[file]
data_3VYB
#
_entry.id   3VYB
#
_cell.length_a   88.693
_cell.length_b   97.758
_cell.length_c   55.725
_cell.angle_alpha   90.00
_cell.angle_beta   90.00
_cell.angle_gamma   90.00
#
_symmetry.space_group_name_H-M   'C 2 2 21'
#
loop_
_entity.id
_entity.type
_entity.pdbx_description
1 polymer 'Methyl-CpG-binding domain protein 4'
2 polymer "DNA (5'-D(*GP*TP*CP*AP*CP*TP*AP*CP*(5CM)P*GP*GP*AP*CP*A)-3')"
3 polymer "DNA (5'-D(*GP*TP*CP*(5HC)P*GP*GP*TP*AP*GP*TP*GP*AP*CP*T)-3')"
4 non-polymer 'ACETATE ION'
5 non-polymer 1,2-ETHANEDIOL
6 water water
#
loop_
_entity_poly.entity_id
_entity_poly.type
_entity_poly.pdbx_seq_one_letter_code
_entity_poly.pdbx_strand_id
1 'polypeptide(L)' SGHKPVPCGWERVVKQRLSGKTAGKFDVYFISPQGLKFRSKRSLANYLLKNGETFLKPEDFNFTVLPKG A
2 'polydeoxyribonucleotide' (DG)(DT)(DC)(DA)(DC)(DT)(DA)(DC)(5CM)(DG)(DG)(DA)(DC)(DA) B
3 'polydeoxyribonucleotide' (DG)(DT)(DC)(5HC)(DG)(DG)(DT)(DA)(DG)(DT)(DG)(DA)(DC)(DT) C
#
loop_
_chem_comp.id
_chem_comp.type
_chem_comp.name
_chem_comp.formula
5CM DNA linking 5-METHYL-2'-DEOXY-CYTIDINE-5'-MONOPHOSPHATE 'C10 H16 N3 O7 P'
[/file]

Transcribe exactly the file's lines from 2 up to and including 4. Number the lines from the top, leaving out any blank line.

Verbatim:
#
_entry.id   3VYB
#